NASA’s SunRISE will be the largest radio telescope ever launched to detect, track explosive space weather events
NASA's SunRISE, short for Sun Radio Interferometer Space Experiment, will be the largest radio telescope ever launched to detect and track hazardous explosive space weather events. Combining the power of six toaster-size satellites, the mission will observe low radio frequency emissions to help scientists understand how the Sun is able to generate intense space weather storms - known as solar particle storms - that can be hazardous to spacecraft and astronauts.
According to NASA, each of the six small satellites will act as a single antenna to detect bursts of radio waves from the Sun's corona - a hotbed of solar activity. Equipped with four telescoping antenna booms that extend about 10 feet (2.5 meters) to form an "X," they will orbit Earth from about 22,000 miles (36,000 kilometers) away, swarming together to trace out one virtual radio telescope.
The first of NASA's SunRISE SmallSats has already been completed at Utah State University Space Dynamics Laboratory (SDL) in Logan, which is contracted to build, test, and commission all six satellites for the agency. The mission will be launched no earlier than 2024.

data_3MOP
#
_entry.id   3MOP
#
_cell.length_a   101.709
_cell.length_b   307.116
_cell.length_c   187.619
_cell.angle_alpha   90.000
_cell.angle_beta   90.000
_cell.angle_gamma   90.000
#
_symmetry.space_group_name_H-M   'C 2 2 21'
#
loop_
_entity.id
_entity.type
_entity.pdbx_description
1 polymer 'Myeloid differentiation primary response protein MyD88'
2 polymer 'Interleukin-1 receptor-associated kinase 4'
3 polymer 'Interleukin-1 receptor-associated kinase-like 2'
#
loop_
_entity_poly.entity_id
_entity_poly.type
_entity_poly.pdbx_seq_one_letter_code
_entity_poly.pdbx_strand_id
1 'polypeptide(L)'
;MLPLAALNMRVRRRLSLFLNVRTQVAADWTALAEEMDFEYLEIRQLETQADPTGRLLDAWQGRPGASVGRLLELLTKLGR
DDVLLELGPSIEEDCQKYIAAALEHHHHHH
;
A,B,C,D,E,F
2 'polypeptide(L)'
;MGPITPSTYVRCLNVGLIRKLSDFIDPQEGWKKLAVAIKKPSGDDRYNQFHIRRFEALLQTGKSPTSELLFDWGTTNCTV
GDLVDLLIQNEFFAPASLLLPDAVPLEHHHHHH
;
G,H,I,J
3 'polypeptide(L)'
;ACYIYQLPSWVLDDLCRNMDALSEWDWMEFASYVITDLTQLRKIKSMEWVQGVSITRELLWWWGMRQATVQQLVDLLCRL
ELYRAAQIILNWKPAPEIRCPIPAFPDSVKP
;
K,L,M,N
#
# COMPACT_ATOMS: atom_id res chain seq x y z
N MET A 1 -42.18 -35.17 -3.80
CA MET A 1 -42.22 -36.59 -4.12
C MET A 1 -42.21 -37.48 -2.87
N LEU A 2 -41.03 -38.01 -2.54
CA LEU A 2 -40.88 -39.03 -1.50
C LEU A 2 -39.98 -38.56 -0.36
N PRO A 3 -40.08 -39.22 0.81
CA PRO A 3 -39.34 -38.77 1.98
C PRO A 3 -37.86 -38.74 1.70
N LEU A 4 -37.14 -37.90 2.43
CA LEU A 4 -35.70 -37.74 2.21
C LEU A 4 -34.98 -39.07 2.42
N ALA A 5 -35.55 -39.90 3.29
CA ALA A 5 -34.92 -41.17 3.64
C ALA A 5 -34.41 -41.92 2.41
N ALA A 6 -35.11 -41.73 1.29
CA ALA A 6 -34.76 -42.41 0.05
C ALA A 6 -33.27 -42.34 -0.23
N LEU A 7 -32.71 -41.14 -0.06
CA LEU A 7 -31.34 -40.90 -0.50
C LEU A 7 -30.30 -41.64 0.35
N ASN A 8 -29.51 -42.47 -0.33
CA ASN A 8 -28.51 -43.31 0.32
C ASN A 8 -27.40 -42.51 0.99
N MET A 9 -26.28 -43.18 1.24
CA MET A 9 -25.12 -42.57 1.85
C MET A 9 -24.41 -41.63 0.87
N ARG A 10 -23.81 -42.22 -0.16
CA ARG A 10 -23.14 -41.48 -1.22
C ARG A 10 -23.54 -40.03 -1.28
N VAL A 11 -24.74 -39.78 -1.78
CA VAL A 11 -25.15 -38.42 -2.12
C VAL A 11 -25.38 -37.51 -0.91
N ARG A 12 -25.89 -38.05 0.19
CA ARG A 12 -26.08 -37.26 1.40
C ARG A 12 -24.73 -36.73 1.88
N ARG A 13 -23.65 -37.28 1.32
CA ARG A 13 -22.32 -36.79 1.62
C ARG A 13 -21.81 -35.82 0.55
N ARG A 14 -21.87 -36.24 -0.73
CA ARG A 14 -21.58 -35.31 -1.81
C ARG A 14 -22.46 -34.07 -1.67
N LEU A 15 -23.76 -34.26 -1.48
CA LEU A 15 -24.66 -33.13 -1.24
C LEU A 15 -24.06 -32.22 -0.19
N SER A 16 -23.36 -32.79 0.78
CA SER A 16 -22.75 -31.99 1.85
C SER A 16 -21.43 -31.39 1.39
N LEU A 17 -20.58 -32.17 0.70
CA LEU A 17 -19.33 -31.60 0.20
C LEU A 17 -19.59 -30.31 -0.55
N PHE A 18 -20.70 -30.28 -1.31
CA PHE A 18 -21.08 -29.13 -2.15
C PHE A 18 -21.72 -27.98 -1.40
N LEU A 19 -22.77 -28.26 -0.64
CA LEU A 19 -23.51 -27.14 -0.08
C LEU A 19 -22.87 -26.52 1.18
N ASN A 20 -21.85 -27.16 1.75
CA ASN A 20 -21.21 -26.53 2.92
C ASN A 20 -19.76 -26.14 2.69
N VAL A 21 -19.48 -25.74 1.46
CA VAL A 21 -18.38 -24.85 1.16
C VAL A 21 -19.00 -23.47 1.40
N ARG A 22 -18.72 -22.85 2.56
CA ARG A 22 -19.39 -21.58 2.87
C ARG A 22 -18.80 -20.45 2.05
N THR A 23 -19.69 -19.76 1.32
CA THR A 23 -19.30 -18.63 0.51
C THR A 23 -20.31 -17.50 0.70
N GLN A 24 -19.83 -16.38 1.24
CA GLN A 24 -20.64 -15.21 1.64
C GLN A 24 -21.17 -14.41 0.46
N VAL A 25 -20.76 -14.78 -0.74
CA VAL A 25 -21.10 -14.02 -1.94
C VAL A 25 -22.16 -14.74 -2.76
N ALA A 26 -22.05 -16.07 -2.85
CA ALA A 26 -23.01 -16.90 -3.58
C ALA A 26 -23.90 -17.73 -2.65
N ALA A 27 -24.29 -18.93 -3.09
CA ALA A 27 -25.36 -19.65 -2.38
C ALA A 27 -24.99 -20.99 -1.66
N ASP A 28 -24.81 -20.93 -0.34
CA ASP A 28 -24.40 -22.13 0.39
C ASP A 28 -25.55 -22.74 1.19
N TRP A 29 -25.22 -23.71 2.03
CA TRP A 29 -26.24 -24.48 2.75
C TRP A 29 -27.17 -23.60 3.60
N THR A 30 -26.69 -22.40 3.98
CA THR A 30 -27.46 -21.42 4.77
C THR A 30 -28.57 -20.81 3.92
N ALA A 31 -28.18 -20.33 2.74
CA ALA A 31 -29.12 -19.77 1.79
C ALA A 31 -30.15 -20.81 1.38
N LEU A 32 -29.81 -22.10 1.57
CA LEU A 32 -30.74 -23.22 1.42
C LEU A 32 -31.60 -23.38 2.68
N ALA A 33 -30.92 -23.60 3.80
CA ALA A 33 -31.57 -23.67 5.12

"It's really exciting to see the space vehicles coming together. In a couple of years, these satellites will form a vast space telescope observing the Sun in a way that is impossible from Earth's surface," said Jim Lux, SunRISE project manager at NASA's Jet Propulsion Laboratory in Southern California.
Six toaster-size satellites will work together to form the largest radio telescope ever launched. SunRISE, the Sun Radio Interferometer Space Experiment, is an upcoming @NASA mission aimed at detecting bursts of radio waves from the Sun's atmosphere. https://t.co/yuyylc5KRn pic.twitter.com/Fa1QMWPXHz— NASA JPL (@NASAJPL) August 9, 2022
SunRISE will pinpoint where solar radio bursts, or sudden event-type emissions of radio waves, erupt higher up in the Sun's corona. By pinpointing the locations of solar radio bursts, the telescope will illustrate how an early warning of incoming solar energetic particle events might be beneficial.
According to NASA, solar radio bursts have been associated with solar energetic particle events and are known to precede their arrival at Earth by tens of minutes.